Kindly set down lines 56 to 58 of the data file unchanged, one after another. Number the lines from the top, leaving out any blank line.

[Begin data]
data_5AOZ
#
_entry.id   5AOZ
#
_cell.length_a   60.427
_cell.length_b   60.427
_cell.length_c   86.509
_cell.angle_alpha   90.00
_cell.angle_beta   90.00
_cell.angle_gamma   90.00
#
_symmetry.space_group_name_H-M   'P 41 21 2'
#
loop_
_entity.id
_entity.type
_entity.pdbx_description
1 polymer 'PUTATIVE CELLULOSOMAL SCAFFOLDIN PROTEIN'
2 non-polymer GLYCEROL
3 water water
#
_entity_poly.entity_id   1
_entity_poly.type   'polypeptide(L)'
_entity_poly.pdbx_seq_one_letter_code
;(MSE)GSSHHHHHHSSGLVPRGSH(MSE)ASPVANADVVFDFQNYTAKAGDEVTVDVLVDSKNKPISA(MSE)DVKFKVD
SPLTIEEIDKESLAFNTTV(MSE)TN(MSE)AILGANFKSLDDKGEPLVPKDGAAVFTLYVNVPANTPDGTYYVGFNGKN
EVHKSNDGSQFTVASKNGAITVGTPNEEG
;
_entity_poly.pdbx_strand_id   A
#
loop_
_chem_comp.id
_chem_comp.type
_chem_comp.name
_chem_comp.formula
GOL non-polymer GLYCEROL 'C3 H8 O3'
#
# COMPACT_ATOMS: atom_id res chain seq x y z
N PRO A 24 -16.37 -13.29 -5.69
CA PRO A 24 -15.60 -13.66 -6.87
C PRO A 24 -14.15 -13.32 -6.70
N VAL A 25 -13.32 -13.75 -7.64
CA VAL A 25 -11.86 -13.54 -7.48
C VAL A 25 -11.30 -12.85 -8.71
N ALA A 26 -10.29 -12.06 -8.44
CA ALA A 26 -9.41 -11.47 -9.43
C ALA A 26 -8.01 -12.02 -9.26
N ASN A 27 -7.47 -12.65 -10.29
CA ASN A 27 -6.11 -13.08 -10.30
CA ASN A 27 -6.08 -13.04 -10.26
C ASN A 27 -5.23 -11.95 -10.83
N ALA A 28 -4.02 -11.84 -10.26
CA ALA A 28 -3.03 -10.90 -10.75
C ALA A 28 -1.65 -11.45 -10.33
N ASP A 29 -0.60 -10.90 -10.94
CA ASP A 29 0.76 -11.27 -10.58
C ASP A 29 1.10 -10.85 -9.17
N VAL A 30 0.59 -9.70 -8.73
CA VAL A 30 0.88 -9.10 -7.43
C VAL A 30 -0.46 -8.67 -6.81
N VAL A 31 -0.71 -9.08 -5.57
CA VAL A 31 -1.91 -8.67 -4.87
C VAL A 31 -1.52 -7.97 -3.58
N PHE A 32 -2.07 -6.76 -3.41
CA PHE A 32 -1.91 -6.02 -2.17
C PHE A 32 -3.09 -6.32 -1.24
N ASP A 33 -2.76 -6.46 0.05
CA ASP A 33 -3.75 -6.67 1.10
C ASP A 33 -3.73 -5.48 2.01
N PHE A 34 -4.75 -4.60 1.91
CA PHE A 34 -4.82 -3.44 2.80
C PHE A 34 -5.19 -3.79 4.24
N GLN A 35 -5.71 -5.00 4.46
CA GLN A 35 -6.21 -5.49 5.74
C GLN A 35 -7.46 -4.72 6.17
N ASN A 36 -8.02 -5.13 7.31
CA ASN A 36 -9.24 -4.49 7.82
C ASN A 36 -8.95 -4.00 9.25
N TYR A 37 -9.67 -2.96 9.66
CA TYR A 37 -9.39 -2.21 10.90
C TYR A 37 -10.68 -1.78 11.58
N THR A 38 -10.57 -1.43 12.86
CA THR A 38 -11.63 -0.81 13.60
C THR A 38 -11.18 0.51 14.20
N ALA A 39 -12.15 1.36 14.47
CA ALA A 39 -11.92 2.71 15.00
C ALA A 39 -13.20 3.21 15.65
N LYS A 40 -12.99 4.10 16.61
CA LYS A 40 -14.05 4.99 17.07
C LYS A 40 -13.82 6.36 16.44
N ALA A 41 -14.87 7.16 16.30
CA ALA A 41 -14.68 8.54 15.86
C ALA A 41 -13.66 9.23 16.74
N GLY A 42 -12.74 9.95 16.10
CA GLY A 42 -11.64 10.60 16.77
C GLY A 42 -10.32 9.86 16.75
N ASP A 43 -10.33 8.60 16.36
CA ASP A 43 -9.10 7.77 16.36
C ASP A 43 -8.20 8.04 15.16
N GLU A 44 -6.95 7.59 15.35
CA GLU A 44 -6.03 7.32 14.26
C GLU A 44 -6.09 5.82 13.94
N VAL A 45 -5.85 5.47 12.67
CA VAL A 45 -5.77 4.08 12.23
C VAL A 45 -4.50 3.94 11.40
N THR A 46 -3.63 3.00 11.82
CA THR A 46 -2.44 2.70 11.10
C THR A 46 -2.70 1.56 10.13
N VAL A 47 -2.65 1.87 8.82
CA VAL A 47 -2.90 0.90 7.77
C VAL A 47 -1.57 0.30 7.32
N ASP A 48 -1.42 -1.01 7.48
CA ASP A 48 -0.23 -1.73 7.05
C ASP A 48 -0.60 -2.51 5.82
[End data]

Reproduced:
CA ASP A 29 0.76 -11.27 -10.58
C ASP A 29 1.10 -10.85 -9.17
N VAL A 30 0.59 -9.70 -8.73